Jim Leisy, Jr., was an artist, photographer, book editor and publisher.
In 1972 he joined the University of Chicago Press as a photographer. He also worked as a freelance photographer and art editor for the Chicago Review. After two years he left University of Chicago Press to become a field representative and field editor for Addison-Wesley Publishing Company, based in Philadelphia. In 1977, he was hired to acquire and edit college textbooks in the fields of chemistry and computer science for Brooks/Cole Publishing Company (Monterey CA). In 1978, the company was acquired by Thomson International. He rose through the executive ranks at Thomson and became a vice-president of a company that specialized in publishing for information technology.
Through Franklin, Beedle & Associates he has edited and published numerous textbooks that have become de facto standards, which include: Carolyn Gillay's (Saddleback College) over 20 books on Microsoft DOS and Windows; Ernest Ackermann and Karen Hartman's(University of Mary Washington/USA State Department) textbooks on the use of the Internet; John Zelle's (Wartburg College) Python-based computer science 1 textbook; Paul Brians' (Washington State University) Common Errors in English Usage; and Mark Liberman (University of Pennsylvania) and Geoffrey Pullum's (UC Santa Cruz) Far from the Madding Gerund. Publications from his companies have earned numerous achievement awards and have been featured on Air America Radio, NPR, The Progressive, The New York Times, CNN, MSNBC, and nearly all major US newspapers.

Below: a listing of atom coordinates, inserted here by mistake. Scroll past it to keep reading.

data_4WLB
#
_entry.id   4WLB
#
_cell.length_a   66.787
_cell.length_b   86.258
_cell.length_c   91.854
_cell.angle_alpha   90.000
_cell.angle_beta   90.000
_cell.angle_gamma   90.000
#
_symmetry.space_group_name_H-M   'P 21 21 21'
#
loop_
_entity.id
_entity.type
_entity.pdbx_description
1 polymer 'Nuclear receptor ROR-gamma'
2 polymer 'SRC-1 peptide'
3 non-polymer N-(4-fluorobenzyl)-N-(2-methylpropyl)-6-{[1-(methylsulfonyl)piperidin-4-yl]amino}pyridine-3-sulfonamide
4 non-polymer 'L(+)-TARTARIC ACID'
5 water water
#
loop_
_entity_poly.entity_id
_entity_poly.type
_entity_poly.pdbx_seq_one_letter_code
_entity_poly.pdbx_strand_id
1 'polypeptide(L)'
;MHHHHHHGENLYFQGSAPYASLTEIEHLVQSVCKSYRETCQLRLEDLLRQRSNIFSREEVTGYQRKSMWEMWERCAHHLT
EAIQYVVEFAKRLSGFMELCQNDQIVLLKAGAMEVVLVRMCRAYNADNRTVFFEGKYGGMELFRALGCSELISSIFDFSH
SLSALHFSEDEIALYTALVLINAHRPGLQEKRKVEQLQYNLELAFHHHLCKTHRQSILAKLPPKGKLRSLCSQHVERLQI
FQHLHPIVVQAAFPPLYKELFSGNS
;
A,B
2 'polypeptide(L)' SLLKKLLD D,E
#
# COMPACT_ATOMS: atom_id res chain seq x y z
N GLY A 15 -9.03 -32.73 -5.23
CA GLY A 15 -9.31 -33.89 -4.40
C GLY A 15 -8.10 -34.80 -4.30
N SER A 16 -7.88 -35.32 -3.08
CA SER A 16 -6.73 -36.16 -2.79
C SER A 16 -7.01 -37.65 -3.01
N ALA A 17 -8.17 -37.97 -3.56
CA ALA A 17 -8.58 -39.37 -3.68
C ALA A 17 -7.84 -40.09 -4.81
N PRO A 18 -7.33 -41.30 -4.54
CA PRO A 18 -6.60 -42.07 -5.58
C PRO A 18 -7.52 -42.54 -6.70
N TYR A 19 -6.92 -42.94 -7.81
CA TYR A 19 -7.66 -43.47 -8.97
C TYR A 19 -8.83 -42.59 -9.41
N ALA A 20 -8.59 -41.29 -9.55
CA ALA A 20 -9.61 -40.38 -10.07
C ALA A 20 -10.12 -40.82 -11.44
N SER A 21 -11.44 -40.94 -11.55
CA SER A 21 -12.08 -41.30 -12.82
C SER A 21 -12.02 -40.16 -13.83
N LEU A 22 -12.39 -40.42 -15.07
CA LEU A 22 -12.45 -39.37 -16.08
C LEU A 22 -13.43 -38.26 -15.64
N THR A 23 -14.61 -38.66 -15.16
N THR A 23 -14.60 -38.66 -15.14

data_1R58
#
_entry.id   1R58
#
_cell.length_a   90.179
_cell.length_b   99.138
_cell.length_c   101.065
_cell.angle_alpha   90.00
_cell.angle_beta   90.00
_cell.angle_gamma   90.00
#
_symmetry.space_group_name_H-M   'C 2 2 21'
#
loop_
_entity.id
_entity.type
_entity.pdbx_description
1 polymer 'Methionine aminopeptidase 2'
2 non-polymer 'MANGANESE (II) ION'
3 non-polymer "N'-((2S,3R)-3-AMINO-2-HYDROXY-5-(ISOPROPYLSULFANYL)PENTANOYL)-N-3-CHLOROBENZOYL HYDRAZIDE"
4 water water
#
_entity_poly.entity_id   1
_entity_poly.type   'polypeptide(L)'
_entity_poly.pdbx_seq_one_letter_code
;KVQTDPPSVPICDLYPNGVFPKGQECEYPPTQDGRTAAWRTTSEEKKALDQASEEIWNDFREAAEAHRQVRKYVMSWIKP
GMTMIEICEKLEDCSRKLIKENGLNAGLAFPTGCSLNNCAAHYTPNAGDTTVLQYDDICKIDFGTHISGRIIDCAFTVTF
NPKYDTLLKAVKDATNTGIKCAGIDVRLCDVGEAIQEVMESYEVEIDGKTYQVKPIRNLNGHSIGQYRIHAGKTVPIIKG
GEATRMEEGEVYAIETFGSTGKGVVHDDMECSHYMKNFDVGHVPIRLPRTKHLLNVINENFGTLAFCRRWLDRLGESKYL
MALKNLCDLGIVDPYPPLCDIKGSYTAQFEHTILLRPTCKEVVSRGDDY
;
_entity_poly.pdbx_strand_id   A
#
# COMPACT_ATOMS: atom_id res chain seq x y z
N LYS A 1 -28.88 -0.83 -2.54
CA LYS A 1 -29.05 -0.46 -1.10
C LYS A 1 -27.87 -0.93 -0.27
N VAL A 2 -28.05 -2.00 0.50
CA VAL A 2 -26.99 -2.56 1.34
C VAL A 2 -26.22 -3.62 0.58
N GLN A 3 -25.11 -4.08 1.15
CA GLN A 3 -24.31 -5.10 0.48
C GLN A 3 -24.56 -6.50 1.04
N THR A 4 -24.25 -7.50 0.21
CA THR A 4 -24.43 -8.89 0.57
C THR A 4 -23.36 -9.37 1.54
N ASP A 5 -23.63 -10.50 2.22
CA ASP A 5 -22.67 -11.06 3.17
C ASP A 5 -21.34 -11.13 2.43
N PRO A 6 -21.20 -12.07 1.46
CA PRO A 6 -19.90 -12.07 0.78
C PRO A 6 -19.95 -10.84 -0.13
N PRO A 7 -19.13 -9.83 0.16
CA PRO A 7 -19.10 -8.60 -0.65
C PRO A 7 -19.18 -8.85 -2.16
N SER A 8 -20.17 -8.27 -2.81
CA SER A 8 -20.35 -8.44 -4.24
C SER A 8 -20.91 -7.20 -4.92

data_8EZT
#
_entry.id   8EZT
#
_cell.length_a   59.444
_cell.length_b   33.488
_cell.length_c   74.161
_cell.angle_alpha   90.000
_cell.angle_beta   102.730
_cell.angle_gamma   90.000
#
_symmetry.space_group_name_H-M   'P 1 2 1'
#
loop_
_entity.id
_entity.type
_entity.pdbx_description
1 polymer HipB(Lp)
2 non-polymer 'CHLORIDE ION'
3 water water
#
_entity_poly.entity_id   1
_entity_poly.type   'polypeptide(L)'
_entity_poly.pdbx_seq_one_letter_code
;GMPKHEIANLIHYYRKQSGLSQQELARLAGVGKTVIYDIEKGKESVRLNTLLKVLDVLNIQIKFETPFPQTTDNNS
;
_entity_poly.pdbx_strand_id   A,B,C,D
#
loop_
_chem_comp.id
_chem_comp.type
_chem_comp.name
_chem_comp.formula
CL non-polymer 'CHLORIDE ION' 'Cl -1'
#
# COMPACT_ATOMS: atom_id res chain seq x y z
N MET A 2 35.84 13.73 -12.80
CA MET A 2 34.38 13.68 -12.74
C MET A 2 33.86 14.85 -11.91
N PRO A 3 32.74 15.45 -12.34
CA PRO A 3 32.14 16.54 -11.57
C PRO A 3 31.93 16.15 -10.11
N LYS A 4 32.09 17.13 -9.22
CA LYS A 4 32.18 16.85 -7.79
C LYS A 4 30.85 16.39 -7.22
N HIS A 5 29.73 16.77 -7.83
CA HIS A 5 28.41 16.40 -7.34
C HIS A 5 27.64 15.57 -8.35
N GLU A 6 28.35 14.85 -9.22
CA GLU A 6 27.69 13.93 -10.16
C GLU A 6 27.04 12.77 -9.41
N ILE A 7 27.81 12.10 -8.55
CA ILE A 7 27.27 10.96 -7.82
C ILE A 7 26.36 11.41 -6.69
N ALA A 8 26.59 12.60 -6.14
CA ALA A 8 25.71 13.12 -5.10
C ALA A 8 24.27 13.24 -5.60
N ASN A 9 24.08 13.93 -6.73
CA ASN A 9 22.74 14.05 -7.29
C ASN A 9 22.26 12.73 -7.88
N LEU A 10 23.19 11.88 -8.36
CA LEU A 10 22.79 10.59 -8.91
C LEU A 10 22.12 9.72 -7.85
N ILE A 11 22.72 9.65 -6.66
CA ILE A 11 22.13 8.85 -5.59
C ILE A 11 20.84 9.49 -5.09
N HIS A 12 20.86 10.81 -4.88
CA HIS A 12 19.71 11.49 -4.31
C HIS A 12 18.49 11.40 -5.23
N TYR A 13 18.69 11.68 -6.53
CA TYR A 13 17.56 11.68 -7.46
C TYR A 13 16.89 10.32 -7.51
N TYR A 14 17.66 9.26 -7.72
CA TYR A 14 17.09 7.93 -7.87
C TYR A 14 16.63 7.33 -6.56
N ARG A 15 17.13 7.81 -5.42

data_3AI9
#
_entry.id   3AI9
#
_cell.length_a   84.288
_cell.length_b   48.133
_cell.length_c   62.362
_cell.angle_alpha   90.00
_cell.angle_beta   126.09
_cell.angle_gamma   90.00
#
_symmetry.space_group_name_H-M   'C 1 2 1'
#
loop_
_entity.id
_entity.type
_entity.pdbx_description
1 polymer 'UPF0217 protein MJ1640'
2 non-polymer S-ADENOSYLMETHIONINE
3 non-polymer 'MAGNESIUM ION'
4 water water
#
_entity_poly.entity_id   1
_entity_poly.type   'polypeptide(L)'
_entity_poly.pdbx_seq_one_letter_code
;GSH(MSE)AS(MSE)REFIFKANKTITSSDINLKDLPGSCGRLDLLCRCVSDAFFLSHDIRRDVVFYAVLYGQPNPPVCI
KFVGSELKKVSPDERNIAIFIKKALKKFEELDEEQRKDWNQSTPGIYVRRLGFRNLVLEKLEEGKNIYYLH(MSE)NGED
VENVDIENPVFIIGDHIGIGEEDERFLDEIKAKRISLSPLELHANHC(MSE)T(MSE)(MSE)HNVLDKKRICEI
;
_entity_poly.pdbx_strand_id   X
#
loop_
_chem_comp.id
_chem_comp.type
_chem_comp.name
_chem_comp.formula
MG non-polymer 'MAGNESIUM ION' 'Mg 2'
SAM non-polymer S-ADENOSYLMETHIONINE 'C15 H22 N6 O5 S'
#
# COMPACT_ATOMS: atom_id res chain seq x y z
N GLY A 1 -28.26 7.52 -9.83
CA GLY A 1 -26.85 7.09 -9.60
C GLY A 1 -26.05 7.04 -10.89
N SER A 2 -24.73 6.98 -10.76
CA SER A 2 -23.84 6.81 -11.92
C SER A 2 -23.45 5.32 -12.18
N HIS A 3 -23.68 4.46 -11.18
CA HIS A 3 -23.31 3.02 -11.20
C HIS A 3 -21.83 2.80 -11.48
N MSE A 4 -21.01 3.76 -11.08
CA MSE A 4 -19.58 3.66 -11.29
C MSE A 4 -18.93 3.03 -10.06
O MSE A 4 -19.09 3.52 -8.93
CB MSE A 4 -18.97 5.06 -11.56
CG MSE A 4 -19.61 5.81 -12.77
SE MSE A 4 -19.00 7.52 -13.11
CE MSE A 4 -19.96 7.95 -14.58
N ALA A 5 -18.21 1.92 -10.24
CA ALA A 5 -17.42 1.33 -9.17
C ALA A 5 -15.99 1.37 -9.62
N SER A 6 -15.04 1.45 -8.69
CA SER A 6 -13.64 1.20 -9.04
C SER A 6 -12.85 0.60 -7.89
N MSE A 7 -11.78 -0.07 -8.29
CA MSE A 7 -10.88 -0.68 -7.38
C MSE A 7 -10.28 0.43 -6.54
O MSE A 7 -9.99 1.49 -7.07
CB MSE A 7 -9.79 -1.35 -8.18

He was active in fields of publishing and photography through his companies: Franklin, Beedle & Associates, Inc., William, James & Company and Digitopia. In addition he was a member of the board of directors for the Portland Art Museum Photography Council. He was also staff photographer for Chamber Music Northwest (Executive Director is Linda Magee and Artistic Director is David Shifrin) which has strong ties with the Chamber Music Society of Lincoln Center. His photographs have been published by The Oregonian, NPR, Poetry Review, Diffusion annual, and The Oregon Cultural Trust, and are in private collections and museums.